Impacts
What was accomplished under these goals? Our research multifaceted goals of documenting global changes suggest that both anthropogenic disturbances and climate change are having a very pronounced impact onarea forests composition and tree growth (Goals 1 and 2). We found differential impacts depending on forest type and region in a manner that varied across the Tension Zone Line (Goal 3). Northern regions with intensive disturbance regimes resulted in the ubiquitous loss of conifers and large increases of Acer, Populus, and Quercus in the northern hardwood type. Further south, a decline in fire since the 1930s in the central hardwoods has resulted in Acer increases; and associated mesophication in Quercus-Pinus systems are ongoing (Goal 4). This also represented an increase in slow growing maple compared with faster growing oak and pine (the goal of documenting spatial and temporal variation in tree growth(Kaye;Goal 2). This led to significant warm to cool shifts in temperature class where cool-adapted Acer saccharum increased and temperature neutral changes where warm-adapted Acer rubrum increased. In both cases, these shifts were attributed to fire suppression rather than climate change (Goal 4). Eastern US forests have also experienced intensive deer browsing; that is, limitedhardwood regeneration will remain in climate disequilibrium into the foreseeable future (the goal of documenting the most important drivers of forest change, including the impacts of deer browsing(Abrams; Goal 3 and 4). Nevertheless, these forests are experiencing significant densification from both preferred and non-preferred deer browse tree species. Overall, the results of our study suggest that altered disturbance regimes rather than climate had the greatest influence on vegetation composition and dynamics in the eastern United States over multiple centuries. However, the impact of climate on tree growth is evident (Kaye; Goal 2). Land-use change often trumped or negated the impacts of warming climate, and needs greater recognition in climate change discussions, scenarios, and model interpretations (Goals 1-4). Prior to European settlement, much of the eastern use reflected anIndigenous landscape from Native American land-use practices, especially burning, rather than a climatic climax landscape.

Publications

  • Type: Journal Articles Status: Published Year Published: 2020 Citation: Umeki, K., M. D. Abrams, K. Toyama and E. Nabeshima. 2020. A model for longitudinal data sets relating wind-damage probability to biotic and abiotic factors: a Bayesian approach. Forest Systems, doi.org/10.5424/fs/2019282-15200, 12 pages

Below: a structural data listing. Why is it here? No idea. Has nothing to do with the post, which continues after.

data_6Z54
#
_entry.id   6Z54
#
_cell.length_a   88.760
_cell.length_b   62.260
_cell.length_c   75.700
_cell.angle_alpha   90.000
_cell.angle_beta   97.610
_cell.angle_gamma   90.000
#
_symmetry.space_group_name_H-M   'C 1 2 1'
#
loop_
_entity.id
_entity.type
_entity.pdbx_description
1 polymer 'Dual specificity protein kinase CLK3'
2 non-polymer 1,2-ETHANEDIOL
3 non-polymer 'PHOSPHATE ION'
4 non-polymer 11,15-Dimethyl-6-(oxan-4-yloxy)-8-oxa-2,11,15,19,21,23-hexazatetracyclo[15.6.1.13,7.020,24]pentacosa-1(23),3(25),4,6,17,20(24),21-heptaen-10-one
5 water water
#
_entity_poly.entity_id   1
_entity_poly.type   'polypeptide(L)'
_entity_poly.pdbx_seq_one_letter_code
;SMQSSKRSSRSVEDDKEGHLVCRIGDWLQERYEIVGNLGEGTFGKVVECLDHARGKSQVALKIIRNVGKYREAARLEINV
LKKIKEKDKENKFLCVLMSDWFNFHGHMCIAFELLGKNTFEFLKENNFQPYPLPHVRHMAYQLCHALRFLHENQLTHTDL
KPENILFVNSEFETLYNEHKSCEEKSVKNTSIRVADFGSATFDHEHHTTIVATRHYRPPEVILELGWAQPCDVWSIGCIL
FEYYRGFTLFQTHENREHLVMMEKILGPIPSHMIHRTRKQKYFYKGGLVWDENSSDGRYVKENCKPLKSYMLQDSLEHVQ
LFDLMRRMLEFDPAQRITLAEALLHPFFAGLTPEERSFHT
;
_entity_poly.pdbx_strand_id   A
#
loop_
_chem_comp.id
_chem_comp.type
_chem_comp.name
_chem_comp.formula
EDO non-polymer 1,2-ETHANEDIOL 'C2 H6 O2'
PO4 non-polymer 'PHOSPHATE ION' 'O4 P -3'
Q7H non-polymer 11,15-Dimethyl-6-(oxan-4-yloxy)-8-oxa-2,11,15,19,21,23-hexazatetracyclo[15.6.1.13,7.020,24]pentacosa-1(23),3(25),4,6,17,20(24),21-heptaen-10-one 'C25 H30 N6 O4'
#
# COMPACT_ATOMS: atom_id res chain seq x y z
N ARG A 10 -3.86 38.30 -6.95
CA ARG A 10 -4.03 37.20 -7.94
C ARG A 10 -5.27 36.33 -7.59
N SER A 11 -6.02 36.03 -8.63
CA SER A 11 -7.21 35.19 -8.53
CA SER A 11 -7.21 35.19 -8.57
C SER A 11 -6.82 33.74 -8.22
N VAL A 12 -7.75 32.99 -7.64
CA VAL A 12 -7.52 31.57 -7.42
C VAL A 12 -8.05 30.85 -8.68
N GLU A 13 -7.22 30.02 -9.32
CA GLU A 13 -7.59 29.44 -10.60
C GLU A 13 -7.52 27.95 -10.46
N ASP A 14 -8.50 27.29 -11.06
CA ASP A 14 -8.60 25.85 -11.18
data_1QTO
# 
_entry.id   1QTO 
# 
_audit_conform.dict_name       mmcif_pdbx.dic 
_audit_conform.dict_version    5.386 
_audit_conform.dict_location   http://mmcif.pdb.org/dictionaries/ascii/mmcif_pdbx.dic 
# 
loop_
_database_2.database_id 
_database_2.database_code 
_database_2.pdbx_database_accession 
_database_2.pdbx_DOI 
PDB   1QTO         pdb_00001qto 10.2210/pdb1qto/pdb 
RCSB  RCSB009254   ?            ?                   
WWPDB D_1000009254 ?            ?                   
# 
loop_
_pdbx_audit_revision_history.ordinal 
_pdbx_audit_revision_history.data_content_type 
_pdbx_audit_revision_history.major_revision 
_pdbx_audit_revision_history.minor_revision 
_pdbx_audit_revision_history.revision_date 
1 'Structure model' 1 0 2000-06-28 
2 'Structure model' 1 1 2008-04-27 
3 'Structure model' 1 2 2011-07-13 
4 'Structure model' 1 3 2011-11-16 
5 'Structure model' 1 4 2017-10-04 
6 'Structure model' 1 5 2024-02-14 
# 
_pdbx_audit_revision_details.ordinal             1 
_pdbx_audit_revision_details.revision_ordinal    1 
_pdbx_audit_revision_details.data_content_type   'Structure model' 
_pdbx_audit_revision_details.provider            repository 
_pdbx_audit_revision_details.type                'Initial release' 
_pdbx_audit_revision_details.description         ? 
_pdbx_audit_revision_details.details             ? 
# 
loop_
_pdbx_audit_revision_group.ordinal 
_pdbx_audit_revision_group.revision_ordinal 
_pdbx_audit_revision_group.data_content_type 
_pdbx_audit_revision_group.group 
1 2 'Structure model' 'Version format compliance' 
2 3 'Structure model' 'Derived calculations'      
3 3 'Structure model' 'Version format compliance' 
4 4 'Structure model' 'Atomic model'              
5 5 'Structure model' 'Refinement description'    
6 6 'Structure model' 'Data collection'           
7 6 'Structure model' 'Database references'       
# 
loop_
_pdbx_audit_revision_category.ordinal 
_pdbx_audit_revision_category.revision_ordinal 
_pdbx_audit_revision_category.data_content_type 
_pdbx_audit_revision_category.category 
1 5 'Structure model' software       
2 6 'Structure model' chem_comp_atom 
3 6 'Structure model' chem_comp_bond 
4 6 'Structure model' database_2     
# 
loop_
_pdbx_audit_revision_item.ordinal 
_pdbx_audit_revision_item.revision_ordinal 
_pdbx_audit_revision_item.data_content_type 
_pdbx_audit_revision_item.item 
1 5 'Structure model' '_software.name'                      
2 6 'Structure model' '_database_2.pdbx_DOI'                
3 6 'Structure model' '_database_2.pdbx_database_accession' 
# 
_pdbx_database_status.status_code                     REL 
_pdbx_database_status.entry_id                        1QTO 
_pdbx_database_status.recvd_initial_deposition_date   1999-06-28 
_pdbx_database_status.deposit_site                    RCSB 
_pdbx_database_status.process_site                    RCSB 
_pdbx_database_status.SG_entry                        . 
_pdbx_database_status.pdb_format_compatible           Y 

• Type: Journal Articles Status: Published Year Published: 2020 Citation: Hanberry BB, Abrams MD, Arthur MA and Varner JM (2020) Reviewing Fire, Climate, Deer, and Foundation Species as Drivers of Historically Open Oak and Pine Forests and Transition to Closed Forests. Frontiers of Forest Global Change 3:56. doi: 10.3389/ffgc.2020.00056, 12 pages
  • Type: Journal Articles Status: Published Year Published: 2020 Citation: Abrams, M. D. and G. J. Nowacki. 2020. Native American imprint in palaeoecology. Nature Sustainability, https://doi.org/10.1038/s41893-020-0578-6
  • Type: Journal Articles Status: Published Year Published: 2020 Citation: Abrams, M. D. 2020. Don't Downplay the Role of Indigenous People in Molding the Ecological Landscape. Scientific American August 5, 2020. https://www.scientificamerican.com/article/dont-downplay-the-role-of-indigenous-people-in-molding-the-ecological-landscape/
  • Type: Journal Articles Status: Published Year Published: 2020 Citation: Maynard-Bean, E., M.W. Kaye, E.E. Burkhart, & T. Wagner, 2020. Citizen scientists record novel leaf phenology of invasive shrubs in eastern U.S. forests. Biological Invasions, DOI: 10.1007/s10530-020-02326-1
  • Type: Journal Articles Status: Published Year Published: 2020 Citation: Smeglin Y.H., K.J. Davis, Y. Shi, D.M. Eissenstat, J.P. Kaye, M.W. Kaye, 2020. Observing and Simulating Spatial Variations of Forest Carbon Stocks in Complex Terrain. Journal of Geophysical Research: Biogeosciences 125:e2019JG005160.